Thought: A Journal of Philosophy 8 (3):167-178 (2019)

John Turri
University of Waterloo
Philosophers have debated whether it is possible to knowledgeably infer a conclusion from a false premise. For example, if a fan believes that the actress’s dress is blue, but the dress is actually green, can the fan knowledgeably infer “the dress is not red” from “the dress is blue”? One aspect of this debate concerns what the intuitively correct verdict is about specific cases such as this. Here I report a simple behavioral experiment that helps answer this question. The main finding is that people attribute knowledge in cases where a true conclusion is inferred from a false premise. People did this despite judging that the premise was false and unknown. People also viewed the agent as inferring the conclusion from the premise. In closely matched conditions where the conclusion was false, people did not attribute knowledge of the conclusion. These results support the view that the ordinary knowledge concept includes in its extension cases of knowledge inferred from false premises.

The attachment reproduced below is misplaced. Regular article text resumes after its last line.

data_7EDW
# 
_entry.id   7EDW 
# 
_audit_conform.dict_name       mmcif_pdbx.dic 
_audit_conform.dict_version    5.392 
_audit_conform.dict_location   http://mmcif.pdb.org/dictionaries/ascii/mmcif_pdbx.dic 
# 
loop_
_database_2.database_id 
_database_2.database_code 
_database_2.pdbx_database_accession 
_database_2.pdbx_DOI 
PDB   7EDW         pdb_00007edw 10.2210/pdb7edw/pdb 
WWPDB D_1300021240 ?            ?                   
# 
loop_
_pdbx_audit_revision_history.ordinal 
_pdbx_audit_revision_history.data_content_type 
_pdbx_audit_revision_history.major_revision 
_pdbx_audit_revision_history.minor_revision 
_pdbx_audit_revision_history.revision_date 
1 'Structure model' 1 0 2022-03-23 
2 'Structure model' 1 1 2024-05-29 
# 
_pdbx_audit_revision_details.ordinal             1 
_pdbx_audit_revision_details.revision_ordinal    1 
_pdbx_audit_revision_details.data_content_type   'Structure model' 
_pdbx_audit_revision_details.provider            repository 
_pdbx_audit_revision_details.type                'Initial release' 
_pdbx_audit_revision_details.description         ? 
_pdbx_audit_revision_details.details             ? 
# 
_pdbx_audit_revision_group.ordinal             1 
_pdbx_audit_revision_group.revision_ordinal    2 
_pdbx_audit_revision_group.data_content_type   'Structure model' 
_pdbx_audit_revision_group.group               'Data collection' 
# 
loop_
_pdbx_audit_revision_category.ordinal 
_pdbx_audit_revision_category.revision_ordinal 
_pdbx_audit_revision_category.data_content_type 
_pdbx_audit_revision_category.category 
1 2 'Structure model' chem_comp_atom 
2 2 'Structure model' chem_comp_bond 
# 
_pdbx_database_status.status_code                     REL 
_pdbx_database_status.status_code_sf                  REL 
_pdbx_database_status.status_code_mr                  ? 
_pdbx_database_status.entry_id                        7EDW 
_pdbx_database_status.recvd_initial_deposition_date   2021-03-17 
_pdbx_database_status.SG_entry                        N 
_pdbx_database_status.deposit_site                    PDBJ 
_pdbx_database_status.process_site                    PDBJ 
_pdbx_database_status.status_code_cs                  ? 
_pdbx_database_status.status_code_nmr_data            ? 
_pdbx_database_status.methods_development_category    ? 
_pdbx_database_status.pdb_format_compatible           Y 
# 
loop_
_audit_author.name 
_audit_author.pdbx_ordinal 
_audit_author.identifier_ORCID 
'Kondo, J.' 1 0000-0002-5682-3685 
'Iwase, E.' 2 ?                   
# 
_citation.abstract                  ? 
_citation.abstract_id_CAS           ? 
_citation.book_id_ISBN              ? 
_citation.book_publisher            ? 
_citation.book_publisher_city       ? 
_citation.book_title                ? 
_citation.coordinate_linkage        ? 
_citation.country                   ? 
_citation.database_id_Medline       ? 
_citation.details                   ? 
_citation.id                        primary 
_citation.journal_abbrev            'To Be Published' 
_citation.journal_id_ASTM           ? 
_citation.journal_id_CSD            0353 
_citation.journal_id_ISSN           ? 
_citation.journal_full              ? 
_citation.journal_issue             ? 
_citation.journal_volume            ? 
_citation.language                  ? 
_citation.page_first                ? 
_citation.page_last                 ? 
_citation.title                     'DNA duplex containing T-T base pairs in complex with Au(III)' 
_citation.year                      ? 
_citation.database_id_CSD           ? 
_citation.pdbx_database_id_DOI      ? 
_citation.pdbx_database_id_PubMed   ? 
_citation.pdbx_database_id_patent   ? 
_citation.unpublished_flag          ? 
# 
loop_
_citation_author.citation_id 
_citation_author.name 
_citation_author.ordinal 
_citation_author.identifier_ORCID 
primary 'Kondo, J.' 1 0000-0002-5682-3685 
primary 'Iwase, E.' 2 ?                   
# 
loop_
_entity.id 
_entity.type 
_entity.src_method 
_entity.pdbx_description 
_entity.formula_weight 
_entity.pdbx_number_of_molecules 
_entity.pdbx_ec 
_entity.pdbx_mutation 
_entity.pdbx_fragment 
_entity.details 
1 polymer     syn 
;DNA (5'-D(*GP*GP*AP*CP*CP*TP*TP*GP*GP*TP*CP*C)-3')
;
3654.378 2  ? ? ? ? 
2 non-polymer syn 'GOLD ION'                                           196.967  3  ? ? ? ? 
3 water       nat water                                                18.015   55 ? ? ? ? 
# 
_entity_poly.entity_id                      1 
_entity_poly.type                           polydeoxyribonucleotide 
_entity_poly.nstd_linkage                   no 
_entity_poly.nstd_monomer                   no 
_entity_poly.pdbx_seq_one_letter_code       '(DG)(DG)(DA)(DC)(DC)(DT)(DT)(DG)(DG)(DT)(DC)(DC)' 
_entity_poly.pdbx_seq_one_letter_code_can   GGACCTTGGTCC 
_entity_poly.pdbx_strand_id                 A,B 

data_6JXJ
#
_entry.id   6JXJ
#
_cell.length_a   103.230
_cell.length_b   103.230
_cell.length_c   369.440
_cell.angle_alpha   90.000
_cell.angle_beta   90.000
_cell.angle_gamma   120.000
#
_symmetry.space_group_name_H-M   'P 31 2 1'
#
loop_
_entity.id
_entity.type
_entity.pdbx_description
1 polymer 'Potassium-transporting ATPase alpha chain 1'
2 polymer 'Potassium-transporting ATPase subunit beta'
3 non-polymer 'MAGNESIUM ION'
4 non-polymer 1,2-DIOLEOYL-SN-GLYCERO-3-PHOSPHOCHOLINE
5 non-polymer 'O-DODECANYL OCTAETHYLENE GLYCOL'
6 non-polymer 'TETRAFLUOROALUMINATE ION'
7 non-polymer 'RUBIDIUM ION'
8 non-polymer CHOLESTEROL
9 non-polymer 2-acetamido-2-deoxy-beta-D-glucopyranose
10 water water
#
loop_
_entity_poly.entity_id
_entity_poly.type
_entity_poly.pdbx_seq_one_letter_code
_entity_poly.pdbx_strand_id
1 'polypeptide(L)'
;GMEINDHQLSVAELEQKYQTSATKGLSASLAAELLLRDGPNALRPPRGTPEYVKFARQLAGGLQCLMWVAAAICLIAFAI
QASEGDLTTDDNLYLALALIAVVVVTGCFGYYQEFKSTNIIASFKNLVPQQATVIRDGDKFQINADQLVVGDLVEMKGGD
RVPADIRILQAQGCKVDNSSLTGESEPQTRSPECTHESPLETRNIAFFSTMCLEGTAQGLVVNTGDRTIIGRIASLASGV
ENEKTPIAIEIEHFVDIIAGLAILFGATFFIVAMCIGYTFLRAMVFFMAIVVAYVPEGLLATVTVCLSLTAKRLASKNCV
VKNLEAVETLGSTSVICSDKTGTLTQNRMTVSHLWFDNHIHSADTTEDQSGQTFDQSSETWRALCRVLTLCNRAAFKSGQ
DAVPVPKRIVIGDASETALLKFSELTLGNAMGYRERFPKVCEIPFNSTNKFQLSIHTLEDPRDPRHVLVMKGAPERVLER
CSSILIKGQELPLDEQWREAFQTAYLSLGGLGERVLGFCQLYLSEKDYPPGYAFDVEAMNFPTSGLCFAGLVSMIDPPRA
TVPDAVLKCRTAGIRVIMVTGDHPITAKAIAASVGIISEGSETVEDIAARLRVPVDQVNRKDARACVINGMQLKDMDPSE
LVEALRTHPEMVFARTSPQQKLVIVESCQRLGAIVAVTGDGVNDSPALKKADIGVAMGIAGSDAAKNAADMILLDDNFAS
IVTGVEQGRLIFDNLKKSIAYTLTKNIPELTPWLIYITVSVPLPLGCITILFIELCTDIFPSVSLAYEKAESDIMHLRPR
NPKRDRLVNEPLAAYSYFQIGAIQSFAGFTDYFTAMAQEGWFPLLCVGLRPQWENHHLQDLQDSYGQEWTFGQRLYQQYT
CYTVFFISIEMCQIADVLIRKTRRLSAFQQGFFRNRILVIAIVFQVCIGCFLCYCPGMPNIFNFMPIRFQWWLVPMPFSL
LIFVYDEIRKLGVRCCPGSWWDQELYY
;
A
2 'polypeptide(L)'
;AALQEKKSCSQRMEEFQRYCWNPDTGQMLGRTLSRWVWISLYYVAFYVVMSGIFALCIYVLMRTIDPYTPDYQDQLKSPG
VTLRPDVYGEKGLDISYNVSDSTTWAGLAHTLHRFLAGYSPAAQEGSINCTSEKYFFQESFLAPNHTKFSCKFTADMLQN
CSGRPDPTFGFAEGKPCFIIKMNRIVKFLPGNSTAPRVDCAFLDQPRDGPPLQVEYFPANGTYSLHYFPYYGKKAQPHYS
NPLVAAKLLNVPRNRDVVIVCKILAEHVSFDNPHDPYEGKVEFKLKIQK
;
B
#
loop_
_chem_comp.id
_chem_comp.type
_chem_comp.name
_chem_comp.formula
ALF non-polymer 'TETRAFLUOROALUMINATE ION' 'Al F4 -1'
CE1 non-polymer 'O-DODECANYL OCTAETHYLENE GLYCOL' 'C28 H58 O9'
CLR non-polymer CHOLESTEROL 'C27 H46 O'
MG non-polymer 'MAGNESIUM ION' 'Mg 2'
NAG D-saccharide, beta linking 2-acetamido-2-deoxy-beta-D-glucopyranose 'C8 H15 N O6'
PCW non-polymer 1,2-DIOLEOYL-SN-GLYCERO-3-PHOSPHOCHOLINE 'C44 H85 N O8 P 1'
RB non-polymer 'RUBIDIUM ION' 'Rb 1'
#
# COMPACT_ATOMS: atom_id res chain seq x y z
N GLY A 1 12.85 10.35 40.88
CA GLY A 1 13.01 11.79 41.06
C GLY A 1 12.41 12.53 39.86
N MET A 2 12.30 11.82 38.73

Keywords folk epistemology  inference  knowledge  truth
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DOI 10.1002/tht3.417
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References found in this work BETA

A Plea for Excuses.John Austin - 1957 - Proceedings of the Aristotelian Society 57:1--30.
Thought.Gilbert Harman & Laurence BonJour - 1975 - Philosophical Review 84 (2):256.

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Ways to Knowledge-First Believe.Simon Wimmer - forthcoming - Erkenntnis:1-17.

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